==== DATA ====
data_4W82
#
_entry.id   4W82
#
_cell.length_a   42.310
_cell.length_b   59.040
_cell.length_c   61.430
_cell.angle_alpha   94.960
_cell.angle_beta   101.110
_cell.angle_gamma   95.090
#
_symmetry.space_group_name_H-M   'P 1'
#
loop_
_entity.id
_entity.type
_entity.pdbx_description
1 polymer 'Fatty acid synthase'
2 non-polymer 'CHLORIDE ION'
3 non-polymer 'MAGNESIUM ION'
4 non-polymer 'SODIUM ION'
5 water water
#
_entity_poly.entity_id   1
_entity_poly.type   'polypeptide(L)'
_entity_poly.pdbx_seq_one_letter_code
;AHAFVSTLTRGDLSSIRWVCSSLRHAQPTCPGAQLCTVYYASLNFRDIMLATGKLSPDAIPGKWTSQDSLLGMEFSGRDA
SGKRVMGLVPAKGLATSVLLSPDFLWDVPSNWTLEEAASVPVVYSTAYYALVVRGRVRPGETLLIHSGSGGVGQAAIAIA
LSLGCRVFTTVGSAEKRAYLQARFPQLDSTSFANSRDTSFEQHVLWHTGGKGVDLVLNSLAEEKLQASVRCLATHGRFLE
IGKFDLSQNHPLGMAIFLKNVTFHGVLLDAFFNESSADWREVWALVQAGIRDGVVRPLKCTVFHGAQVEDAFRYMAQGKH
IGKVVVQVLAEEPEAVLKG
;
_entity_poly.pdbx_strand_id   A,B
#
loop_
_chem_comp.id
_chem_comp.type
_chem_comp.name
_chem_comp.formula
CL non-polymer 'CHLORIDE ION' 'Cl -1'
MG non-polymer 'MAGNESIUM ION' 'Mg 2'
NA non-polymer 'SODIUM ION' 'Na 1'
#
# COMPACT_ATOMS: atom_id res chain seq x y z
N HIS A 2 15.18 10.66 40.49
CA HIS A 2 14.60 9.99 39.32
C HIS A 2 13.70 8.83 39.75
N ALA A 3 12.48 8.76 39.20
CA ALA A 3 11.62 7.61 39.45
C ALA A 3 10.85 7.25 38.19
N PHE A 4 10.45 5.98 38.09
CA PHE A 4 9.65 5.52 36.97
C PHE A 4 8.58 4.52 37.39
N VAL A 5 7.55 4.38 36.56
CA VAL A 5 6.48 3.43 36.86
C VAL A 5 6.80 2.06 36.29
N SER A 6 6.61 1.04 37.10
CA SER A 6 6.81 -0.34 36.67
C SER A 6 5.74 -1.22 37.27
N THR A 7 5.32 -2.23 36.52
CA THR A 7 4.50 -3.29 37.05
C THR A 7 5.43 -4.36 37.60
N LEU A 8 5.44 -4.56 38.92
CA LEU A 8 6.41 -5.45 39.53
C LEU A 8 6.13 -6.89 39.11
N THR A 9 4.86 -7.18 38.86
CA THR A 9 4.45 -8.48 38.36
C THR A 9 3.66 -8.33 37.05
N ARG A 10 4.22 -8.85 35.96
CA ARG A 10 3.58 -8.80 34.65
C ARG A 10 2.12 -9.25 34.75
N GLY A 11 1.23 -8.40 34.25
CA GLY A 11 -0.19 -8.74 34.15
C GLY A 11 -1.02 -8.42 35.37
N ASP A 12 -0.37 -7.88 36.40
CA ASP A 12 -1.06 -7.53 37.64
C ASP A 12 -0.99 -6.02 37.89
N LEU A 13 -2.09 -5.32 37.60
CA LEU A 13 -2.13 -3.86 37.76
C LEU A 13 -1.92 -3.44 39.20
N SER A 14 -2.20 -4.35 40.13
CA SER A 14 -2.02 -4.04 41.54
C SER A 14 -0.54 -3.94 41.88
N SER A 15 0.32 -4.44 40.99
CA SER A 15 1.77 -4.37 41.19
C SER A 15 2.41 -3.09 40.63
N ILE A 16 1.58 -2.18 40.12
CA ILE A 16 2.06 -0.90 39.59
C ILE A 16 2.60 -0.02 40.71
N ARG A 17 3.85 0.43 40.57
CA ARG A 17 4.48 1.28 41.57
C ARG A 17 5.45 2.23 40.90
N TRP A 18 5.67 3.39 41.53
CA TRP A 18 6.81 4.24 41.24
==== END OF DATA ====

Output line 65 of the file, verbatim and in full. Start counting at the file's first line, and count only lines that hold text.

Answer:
C LEU A 8 6.13 -6.89 39.11